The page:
Diabetes drug linked to heart failure risk
Canadian scientists say they have discovered rosiglitazone (Avandia) a type 2 diabetes drug, might be linked with increased risk of heart failure and death.
The scientists from the University of Toronto and the Sunnybrook Health Sciences Center in Toronto, said the linkage was found among older patients, compared to a similar drug, pioglitazone (Actos).
The scientists used prescription records to identify nearly 40,000 patients aged 66 years and older who started treatment with either rosiglitazone or pioglitazone between April 2002 and March 2008. Data on hospital admission for either a heart attack or heart failure during the six-year study period were recorded and deaths were identified.
An analysis showed patients treated with pioglitazone had a significantly lower risk of heart failure and death compared to patients treated with rosiglitazone, but the scientists said there was no significant difference in the risk of heart attack.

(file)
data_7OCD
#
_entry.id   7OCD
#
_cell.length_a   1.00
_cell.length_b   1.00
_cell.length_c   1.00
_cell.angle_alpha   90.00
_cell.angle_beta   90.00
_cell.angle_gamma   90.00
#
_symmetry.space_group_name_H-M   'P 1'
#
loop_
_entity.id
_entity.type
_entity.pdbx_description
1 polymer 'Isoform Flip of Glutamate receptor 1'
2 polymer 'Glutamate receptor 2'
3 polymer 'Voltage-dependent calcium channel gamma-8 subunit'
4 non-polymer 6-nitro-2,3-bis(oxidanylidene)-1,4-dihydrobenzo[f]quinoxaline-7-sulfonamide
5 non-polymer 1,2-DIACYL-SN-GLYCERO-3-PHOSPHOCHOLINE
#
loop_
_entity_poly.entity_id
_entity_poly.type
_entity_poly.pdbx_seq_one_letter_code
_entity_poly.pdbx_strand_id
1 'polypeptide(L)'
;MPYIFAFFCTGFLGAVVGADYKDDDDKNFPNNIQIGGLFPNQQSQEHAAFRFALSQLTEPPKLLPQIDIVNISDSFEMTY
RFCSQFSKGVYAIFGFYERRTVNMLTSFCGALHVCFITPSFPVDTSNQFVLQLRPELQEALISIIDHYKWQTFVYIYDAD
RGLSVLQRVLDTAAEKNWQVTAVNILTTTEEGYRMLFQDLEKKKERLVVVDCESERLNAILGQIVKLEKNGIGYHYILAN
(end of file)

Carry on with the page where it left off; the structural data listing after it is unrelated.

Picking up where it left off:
Our findings suggest clinically important differences in the cardiovascular safety profiles of rosiglitazone and pioglitazone in clinical practice, the researchers said.
Given the accumulating evidence of harm with rosiglitazone treatment and the lack of a distinct clinical advantage for the drug over pioglitazone, it is reasonable to question whether ongoing use of rosiglitazone is justified.
The research appears in the online edition of the British Medical Journal at bmj.com.